Gwen Jorgensen won the gold medal that seemed inevitable. TriathlonWorld.com recaps the amazing women's race at the Olympic games in Rio.
August 20, 2016 | NEWS|
Was there ever any doubt? All year we’ve been talking about the move that might wrest the gold medal from American Gwen Jorgensen’s hands – a breakaway on the bike that opened up enough time that it gave the athletes in it enough of a cushion to hold off the best female runner in the sport.
There were two problems with that plan: no one was able to keep it a secret from Jorgensen and her coach Jamie Turner and, most importantly, everyone keeps forgetting just how good an athlete Jorgensen is.
So, try as they might, that break from Jorgensen never happened. Carolina Routier did her bit, leading the swim with Katie Zaferes and Emma Moffat doing their best to try and help keep the pace moving, but Jorgensen was only seconds behind at the end of the 1.5 km jaunt off Copacabana beach.
On the bike a lead group of 18 quickly formed, driven at the front for the most part by 2012 Olympic gold medalist Nicola Spirig (SUI) and Flora Duffy (BER). No matter that they did, though, neither could shake Jorgensen, who ride brilliantly – even going to the front a few times seemingly to prove to her competition that the whole “drop her on the bike” thing wasn’t going to work.
Which left things to the run. Over the last few weeks we’ve been seeing lots of updates from the Spirig camp that her training has been building perfectly for the games. A few weeks out she blasted through a 9:06 3km track race at the end of a training day that included swim and bike workouts. Since winning the gold in 2012 Spirig has become a mom, represented Switzerland in the marathon and won numerous long distance races, proving that she’s much more than just a talented Olympic-distance racer. Her coach, Brett Sutton, has prepared more world champs than pretty much anyone on the planet, so you knew that Spirig would at least arrive in Rio well prepared.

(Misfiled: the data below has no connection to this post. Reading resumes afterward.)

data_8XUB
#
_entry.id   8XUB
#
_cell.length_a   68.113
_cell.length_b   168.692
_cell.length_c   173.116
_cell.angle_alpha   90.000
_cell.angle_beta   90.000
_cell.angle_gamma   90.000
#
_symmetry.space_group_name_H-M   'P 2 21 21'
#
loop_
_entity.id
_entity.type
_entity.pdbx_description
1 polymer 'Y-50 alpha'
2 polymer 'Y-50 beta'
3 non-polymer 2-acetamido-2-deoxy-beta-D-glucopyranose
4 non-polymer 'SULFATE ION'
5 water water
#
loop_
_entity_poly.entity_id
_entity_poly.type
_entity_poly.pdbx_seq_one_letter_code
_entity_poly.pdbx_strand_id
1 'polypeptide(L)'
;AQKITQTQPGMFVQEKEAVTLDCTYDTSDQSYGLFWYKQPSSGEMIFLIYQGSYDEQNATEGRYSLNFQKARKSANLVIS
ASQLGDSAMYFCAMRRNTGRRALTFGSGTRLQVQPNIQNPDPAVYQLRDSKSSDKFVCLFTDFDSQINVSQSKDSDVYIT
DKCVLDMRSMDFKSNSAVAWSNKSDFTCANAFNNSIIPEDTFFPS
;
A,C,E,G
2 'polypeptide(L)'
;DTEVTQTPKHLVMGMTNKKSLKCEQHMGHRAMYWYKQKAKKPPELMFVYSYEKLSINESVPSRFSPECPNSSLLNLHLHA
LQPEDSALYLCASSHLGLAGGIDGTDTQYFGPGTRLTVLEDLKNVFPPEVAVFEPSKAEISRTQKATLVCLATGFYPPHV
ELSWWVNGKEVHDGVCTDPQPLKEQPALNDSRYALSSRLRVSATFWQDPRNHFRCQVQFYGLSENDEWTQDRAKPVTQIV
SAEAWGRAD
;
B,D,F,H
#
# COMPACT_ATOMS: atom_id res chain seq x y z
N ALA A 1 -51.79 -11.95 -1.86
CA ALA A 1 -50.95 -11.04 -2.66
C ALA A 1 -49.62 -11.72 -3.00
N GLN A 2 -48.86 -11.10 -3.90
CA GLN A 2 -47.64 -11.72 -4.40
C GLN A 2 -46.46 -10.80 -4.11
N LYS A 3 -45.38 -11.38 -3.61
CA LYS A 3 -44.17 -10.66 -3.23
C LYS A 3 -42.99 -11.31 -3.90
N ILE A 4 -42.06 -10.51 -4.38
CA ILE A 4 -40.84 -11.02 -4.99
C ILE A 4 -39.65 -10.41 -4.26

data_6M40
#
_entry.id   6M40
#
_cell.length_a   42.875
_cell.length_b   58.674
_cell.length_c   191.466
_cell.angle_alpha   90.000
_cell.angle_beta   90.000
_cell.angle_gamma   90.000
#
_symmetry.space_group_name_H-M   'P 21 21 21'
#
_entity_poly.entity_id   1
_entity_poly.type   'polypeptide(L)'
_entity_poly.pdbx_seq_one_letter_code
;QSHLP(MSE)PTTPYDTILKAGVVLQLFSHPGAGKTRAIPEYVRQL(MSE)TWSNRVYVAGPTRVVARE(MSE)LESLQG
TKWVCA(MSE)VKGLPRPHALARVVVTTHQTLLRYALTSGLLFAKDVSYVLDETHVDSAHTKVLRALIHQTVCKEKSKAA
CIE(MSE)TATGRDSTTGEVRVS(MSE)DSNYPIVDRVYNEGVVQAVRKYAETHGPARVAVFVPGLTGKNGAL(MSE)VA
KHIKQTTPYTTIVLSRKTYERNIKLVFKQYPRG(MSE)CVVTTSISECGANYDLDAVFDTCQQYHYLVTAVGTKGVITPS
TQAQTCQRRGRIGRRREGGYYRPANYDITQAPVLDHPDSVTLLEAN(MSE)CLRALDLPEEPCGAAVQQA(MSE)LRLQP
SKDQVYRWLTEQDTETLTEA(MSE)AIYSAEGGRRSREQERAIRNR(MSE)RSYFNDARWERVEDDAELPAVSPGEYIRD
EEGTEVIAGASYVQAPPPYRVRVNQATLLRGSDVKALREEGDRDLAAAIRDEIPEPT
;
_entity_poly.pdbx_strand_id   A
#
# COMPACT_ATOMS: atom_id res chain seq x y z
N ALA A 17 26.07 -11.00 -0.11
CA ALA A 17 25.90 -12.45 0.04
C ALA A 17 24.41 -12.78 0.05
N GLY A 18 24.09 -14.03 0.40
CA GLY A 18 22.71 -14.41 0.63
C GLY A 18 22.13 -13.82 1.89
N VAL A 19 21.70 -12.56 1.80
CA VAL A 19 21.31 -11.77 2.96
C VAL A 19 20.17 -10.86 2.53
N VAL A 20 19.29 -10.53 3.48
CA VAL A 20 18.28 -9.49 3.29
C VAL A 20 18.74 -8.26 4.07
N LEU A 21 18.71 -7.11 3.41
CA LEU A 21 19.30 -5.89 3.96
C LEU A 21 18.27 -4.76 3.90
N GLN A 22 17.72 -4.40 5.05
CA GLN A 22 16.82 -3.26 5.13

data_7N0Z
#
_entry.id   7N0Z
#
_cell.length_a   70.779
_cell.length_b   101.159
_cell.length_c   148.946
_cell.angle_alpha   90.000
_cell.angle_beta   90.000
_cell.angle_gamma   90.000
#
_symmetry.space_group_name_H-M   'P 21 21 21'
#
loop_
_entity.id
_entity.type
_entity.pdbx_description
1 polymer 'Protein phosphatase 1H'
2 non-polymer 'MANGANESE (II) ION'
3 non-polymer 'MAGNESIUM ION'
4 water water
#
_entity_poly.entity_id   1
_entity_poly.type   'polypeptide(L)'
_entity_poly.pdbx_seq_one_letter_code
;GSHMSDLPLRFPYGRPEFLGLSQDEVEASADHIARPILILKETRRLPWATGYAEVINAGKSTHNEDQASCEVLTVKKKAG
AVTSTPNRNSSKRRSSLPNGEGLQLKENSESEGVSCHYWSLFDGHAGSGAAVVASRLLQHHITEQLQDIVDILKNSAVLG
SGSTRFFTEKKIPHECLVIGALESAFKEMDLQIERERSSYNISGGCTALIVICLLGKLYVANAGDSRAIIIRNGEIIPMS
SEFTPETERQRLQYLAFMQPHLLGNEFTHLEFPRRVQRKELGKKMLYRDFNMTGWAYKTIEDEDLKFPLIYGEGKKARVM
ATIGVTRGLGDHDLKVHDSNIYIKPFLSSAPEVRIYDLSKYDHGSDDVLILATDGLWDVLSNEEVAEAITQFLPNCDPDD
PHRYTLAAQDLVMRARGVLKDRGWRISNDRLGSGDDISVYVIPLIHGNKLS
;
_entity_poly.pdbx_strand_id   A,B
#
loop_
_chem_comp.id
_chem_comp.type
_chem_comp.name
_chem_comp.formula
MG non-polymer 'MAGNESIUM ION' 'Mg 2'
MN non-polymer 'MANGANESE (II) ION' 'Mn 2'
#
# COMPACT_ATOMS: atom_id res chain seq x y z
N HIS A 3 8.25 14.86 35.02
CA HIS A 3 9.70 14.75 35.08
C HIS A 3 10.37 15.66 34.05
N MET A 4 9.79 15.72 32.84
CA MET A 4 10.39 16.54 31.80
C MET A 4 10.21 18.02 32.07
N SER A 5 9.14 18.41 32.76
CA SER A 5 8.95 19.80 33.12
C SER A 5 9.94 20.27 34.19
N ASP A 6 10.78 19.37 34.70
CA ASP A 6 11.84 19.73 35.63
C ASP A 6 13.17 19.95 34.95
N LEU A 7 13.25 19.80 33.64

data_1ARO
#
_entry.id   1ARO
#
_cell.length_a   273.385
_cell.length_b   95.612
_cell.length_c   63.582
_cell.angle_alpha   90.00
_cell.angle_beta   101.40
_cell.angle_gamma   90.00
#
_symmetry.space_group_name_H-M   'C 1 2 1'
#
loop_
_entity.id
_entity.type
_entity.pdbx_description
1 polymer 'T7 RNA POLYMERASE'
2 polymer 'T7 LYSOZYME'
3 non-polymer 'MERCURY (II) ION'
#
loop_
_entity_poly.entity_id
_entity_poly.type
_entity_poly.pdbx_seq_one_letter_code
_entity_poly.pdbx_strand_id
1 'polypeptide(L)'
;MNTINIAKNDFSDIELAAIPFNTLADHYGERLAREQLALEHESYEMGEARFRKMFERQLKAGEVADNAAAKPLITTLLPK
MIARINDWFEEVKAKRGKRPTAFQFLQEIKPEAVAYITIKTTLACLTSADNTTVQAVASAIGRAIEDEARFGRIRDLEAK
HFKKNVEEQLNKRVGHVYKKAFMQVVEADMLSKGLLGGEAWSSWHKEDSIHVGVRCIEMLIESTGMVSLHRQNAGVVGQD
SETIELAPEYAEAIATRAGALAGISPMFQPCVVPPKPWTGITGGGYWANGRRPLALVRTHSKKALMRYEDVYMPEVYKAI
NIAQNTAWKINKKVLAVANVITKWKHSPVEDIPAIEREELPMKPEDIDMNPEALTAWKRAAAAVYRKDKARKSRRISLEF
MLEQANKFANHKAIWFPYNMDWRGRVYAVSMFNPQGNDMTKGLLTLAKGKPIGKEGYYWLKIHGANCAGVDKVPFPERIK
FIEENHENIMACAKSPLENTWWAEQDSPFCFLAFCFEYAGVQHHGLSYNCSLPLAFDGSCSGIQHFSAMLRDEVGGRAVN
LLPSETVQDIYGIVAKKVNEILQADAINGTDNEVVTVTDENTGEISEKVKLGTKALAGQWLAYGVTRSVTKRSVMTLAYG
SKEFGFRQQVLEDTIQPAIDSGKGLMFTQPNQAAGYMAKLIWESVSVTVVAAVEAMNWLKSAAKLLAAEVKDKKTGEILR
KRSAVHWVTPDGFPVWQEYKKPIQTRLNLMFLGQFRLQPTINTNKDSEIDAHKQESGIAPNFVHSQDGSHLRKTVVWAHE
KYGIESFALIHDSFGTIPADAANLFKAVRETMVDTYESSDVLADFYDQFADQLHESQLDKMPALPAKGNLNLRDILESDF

Which she was. There were no surprises through the early stages of the run – right off the bat Jorgensen went to the front, with Spirig right on her tail. A chase group of four including Emma Moffat (AUS), the bronze medalist from Beijing in 2008, Barbara Riveros (CHI) and Brits Non Stanford and Vicky Holland was whittled down to a battle between the two British roommates.
Which was hard to pay attention to because Jorgensen and Spirig were putting on a show reminiscent of the famed IronWar. Heading through 5 km Spirig surprised pretty much everyone by taking the lead, but before the end of the third of four loops she and Jorgensen started to slow down and jockey for position. The literally weaved across the road and started talking to each other before finally starting to move forward again to start the bell lap.
Then, about 500m into that final 2.5 km loop, Spirig had managed to “poke the bear” enough to send Jorgensen off in a flurry. Within a few hundred meters the gap was up to five seconds. By the end of the race, as an emotional Jorgensen crossed the line for the gold medal that seemed inevitable, (easy for us to say, right?) the gap was 40 seconds. Spirig got to the line five seconds ahead of Vicky Holland, who won the battle between the Brits as Non Stanford took fifth, with Riveros in fifth.